Here's the secret to going the distance!
Every single one of us has relationships in our life: romantic partners, friends, family, colleagues. We were created for relationships. And those relationships, whether they're healthy or unhealthy, bring great significance to our life.
You may ask, "How can I experience more healthy relationships that bring purpose and fulfillment to my life?
Healthy and positive relationships are definitely possible, but they require a lot of work and investment — they don’t just happen.
Whether it's by marriage or dating, the intimacy we build with others affects every area of our life. Having a healthy intimate relationship with one person energizes you and positively impacts your other relationships, as well.
But when life gets busy, you may fail to invest time, energy, and attention to your relationships, which results in emotional disconnection.
There are countless ways to build intimacy, but there are three foundational principles I've seen create strong emotional, physical, and spiritual connection between couples. When applied to their marriage or partnership, a sense of security and feeling of closeness increase, even when they have limited time together.
Here is how successful couples build a happy, intimate relationship that truly lasts:
1. They reveal their true self.
This is a pivotal first step in developing a healthy relationship. Be willing to open up and let that person into your life, to really know you. Share your dreams, fears, goals, expectations, and things that tick you off.
Of course, for this to happen you need to know yourself. Do you know what your expectations and boundaries are in a relationship? Do you know your dreams, fears, goals, your needs and wants in order to know and feel you are loved and important to the person you love?
It's always been easy for me to open up to others because I grew up in the same community until I left for college. I graduated high school with friends I had known since first grade. I never moved once, so I had invested deeply into my relationships with friends. When my wife Susan and I started dating seriously, I recognized the big difference between us, how vulnerable she could be in a relationship.
You see, opening up was difficult for her. She grew up in a military family and attended 11 different schools by the time she graduated. She would live in one community a short time before her dad moves to another military base, so she had little time to develop and nurture friendships. She was friendly to others but did not allow others to really know her because she knew she would be moving soon and it hurt too much to develop friendships and then quickly leave them.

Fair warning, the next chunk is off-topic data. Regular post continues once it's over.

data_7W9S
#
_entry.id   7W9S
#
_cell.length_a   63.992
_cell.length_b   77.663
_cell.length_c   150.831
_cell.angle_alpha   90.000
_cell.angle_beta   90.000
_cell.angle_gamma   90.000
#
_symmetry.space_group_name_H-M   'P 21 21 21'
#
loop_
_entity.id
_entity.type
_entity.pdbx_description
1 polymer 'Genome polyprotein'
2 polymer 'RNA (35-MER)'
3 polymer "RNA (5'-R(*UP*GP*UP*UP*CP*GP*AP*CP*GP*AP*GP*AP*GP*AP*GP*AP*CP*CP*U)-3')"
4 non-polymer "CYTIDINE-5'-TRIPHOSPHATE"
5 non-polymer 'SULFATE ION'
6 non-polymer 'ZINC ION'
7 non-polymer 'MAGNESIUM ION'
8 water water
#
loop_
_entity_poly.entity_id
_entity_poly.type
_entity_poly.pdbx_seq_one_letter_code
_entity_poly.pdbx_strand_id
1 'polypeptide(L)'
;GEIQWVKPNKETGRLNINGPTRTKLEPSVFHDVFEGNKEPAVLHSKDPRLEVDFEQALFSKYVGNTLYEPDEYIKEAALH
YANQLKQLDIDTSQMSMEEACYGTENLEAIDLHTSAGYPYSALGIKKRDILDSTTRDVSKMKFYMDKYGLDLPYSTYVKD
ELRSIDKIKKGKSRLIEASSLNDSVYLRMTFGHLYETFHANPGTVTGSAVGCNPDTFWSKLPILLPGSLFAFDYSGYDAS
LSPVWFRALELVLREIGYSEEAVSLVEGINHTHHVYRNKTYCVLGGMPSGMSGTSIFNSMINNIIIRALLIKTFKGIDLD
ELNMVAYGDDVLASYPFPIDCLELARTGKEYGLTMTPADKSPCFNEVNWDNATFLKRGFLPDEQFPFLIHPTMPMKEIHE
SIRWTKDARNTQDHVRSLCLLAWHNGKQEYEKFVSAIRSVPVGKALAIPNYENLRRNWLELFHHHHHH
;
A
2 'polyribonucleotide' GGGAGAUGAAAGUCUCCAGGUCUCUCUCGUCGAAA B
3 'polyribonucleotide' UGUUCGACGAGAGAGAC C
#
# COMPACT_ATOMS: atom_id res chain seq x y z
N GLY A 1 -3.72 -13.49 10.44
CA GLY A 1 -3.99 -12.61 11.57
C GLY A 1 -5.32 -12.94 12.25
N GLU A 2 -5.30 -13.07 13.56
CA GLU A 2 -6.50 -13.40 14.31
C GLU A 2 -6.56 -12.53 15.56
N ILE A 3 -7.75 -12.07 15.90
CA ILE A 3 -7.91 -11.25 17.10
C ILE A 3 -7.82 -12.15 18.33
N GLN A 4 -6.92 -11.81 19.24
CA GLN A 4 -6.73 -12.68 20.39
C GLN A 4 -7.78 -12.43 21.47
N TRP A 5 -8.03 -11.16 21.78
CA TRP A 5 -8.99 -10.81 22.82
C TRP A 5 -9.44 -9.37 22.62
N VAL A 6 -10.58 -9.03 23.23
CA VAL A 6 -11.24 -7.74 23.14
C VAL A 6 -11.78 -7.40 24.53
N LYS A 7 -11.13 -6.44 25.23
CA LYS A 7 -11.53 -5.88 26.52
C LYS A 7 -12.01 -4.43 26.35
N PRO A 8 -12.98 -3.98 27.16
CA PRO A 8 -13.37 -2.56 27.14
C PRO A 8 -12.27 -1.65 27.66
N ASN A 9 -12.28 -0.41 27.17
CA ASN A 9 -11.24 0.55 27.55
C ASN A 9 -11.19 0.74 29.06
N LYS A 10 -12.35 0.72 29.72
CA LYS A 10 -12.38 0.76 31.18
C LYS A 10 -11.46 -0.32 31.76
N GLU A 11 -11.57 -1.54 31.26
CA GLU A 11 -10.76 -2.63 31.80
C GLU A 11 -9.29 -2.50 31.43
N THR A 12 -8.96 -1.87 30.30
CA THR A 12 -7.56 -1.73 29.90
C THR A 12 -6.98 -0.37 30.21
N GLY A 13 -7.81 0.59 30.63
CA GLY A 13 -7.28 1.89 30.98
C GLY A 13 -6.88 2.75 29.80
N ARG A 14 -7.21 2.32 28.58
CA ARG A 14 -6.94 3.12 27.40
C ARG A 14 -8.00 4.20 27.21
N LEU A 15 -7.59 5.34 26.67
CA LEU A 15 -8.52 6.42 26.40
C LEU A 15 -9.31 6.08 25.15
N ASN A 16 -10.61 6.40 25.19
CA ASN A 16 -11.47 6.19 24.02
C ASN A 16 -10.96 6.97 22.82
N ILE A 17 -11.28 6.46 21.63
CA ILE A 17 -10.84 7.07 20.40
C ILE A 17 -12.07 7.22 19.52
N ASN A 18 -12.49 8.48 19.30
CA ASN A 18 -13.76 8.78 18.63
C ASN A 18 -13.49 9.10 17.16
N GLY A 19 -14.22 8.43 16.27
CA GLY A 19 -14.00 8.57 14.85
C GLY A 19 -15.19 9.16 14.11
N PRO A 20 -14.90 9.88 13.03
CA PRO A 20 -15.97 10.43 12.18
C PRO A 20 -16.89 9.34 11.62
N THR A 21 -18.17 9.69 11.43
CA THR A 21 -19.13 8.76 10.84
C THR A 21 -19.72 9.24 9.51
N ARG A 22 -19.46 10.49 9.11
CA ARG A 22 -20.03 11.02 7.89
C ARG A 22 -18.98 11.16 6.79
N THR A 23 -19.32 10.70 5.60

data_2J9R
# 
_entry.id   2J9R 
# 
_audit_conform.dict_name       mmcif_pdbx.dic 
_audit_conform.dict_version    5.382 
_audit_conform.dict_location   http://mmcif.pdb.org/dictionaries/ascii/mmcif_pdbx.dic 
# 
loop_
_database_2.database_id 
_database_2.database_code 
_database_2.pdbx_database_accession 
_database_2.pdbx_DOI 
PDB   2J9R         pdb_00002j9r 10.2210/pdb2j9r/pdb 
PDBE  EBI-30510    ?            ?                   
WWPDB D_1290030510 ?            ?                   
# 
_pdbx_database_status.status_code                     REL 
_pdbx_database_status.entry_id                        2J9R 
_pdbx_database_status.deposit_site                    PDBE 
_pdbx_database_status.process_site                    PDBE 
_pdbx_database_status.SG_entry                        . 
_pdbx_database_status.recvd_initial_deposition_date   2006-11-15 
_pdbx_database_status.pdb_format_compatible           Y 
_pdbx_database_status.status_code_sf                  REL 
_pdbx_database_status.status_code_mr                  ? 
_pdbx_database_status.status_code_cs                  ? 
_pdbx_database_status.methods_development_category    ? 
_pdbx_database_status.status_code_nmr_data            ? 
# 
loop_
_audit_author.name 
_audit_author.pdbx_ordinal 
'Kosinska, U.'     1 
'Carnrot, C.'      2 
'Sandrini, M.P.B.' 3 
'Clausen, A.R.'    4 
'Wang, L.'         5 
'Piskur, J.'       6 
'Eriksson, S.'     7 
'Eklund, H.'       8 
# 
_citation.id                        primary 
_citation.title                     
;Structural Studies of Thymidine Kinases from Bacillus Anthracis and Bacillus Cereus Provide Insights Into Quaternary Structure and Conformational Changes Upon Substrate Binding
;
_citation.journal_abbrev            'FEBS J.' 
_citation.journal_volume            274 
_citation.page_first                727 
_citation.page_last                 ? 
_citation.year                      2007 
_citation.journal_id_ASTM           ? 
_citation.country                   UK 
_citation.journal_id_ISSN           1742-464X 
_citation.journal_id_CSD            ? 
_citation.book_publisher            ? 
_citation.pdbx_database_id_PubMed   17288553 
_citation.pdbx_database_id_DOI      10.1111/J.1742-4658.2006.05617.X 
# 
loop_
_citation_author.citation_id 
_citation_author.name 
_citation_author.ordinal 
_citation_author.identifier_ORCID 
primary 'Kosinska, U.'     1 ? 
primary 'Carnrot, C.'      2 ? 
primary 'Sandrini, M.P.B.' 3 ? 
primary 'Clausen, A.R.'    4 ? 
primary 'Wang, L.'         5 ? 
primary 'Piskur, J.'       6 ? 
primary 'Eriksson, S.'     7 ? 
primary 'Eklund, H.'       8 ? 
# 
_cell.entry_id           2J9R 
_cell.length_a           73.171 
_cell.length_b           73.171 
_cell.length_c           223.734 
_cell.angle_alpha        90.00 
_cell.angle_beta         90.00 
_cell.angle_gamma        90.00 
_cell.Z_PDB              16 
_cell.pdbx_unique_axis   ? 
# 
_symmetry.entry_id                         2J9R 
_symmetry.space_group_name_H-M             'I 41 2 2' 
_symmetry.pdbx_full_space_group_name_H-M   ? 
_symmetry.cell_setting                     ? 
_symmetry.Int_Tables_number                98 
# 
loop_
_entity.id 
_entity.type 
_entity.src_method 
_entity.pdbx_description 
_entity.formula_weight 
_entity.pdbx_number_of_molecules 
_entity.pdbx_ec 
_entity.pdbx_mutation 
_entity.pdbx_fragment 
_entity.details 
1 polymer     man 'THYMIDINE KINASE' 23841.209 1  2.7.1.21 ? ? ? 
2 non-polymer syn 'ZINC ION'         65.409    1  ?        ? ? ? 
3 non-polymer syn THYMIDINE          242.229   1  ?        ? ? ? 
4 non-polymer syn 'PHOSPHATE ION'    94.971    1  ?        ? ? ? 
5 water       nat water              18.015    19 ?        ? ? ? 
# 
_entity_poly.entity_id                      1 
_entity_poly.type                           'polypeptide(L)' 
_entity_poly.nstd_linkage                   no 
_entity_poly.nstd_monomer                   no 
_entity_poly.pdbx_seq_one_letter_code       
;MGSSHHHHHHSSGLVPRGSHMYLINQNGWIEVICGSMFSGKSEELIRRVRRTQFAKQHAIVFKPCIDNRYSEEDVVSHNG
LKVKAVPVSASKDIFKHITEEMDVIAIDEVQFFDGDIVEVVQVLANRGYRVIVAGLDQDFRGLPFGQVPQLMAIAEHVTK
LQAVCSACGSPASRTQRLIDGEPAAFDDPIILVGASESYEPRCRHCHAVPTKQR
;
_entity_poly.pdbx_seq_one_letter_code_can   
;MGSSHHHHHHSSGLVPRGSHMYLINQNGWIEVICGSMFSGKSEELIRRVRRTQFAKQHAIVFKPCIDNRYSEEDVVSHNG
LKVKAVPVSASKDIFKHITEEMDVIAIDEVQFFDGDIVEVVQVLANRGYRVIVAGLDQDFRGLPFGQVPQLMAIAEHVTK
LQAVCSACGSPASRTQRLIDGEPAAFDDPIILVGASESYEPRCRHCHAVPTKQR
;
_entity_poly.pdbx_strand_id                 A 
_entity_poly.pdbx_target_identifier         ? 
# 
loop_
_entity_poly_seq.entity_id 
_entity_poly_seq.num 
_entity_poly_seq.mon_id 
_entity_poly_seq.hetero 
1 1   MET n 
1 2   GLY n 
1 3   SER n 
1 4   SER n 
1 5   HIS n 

So, she operated her life on a surface level to avoid emotional pain. Our differences related to "being known" created some difficulties that we had to address and work on, especially after we got engaged and early on in our marriage. I wanted to get to know her on a deeper level but she struggled with it. But, once she was able to break that cycle and feel comfortable letting others know her, it opened up a whole new world for her — in both our marriage and friendships.
When your partner doesn't "know" you, it also creates a lot of sexual frustration. In your mind, they should be able to figure out or "know" what you need and want, sexually. When they don't meet these needs, you become angry and frustrated. But, it's not their fault. You failed in letting your partner know your sexual desires, and you must be willing to be known in all facets of the relationship.
2. They get to know who their partner truly is.
For those of us who find it easy to "be known", this is usually a hard principle to apply. This means being willing to listen and allow your partner to be known by you. To know others means listening without interrupting or giving your opinions when the other is opening up and sharing. Knowing others doesn’t mean you have to agree with everything they tell you, but it is crucial that you let them say it.